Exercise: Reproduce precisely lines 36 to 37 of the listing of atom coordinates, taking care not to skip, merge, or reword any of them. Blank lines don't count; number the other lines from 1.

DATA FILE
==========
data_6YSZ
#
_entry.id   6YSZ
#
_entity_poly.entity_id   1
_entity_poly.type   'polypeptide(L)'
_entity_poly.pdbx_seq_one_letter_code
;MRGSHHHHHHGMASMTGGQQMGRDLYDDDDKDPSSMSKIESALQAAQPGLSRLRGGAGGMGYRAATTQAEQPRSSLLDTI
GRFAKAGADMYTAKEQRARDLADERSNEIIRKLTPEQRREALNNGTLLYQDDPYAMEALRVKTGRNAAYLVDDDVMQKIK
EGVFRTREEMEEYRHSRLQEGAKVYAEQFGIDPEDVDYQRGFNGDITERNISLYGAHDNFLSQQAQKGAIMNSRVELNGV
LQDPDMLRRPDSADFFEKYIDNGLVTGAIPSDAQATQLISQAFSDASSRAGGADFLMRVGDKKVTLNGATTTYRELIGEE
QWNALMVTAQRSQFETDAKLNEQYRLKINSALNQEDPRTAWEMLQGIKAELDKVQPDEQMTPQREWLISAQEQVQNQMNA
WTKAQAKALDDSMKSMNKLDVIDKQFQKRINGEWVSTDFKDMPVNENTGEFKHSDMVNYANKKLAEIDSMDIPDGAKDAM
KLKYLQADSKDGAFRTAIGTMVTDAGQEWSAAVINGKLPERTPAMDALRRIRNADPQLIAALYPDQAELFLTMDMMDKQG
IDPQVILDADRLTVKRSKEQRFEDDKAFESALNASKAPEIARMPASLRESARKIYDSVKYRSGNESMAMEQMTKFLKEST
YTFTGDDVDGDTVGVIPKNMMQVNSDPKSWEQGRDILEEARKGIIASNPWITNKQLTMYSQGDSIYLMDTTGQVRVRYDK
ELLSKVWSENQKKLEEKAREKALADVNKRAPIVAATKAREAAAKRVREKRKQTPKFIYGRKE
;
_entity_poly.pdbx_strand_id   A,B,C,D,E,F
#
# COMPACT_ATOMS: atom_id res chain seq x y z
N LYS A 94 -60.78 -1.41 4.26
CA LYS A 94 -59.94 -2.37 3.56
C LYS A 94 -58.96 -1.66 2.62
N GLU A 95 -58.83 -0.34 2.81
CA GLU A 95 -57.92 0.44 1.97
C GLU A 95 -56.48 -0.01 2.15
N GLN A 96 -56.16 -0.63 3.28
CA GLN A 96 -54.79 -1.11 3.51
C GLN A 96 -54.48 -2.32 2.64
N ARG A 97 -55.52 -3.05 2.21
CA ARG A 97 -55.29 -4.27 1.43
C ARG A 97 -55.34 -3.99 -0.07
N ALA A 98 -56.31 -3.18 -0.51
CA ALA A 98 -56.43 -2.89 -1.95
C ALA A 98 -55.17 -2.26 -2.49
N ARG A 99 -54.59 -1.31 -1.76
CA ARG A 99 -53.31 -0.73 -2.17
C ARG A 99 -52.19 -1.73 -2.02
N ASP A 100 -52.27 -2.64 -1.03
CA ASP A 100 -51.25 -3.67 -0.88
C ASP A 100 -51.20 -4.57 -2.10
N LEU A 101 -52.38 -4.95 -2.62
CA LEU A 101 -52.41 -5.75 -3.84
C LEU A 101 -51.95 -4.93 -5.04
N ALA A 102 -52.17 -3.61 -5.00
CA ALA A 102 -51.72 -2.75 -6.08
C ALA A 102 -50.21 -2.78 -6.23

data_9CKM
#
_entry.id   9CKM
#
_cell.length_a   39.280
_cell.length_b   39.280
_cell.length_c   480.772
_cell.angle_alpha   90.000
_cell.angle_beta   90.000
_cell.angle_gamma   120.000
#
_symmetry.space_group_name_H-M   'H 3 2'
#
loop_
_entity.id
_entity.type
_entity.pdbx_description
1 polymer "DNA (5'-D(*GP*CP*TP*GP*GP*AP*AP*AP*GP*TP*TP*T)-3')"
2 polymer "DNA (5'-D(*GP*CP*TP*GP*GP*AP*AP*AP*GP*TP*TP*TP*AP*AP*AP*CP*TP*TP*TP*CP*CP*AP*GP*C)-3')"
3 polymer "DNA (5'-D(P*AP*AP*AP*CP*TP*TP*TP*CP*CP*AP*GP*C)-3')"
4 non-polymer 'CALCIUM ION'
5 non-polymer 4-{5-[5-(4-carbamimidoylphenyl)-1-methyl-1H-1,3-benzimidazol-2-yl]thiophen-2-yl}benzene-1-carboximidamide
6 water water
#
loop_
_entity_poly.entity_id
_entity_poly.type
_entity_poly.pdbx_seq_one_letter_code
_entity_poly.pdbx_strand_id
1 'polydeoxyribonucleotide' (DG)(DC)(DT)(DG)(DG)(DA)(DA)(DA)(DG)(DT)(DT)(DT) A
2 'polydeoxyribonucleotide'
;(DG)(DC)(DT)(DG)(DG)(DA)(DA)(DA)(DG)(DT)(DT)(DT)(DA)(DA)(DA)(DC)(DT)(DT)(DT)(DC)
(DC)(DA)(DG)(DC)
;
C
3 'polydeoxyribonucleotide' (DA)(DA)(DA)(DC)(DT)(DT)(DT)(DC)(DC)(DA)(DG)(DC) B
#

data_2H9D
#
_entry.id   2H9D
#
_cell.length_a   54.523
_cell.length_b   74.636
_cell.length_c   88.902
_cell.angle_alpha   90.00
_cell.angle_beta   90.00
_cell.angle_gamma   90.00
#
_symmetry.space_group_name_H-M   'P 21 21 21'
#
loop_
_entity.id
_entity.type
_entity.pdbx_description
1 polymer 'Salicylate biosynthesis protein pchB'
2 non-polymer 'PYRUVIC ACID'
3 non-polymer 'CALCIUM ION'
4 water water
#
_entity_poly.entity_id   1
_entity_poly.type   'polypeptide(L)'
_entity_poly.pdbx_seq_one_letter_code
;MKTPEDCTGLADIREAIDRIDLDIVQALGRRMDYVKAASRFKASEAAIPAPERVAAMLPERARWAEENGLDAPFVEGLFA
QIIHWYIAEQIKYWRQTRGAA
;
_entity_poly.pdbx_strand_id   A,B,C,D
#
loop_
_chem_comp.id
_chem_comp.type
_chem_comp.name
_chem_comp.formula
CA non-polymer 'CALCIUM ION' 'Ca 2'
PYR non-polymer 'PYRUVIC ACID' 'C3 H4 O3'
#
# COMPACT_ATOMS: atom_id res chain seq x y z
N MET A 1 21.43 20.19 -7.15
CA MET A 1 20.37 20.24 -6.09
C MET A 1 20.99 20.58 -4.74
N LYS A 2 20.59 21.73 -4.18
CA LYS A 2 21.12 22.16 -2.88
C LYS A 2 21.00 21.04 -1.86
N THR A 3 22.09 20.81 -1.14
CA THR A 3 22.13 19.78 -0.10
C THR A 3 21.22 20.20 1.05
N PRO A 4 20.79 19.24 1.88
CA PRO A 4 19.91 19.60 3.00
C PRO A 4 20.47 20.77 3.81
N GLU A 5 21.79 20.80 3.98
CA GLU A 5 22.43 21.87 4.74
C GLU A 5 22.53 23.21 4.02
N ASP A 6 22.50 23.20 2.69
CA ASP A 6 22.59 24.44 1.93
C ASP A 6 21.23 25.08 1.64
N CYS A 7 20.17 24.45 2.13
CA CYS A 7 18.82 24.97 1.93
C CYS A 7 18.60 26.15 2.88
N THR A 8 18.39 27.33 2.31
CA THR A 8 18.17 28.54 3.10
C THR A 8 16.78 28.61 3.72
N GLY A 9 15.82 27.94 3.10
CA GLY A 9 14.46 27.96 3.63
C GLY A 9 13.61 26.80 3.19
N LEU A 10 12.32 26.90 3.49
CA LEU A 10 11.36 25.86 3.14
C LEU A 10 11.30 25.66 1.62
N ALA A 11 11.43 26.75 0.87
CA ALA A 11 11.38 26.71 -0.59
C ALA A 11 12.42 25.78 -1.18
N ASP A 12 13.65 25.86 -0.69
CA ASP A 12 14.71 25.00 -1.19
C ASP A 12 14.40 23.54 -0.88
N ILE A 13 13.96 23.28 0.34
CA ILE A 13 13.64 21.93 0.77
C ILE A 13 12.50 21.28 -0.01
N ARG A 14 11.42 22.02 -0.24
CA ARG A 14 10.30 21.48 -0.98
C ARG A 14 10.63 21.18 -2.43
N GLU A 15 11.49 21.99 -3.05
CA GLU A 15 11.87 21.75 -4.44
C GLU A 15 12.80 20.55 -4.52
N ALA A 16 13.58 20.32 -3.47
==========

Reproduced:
C ALA A 98 -55.17 -2.26 -2.49
N ARG A 99 -54.59 -1.31 -1.76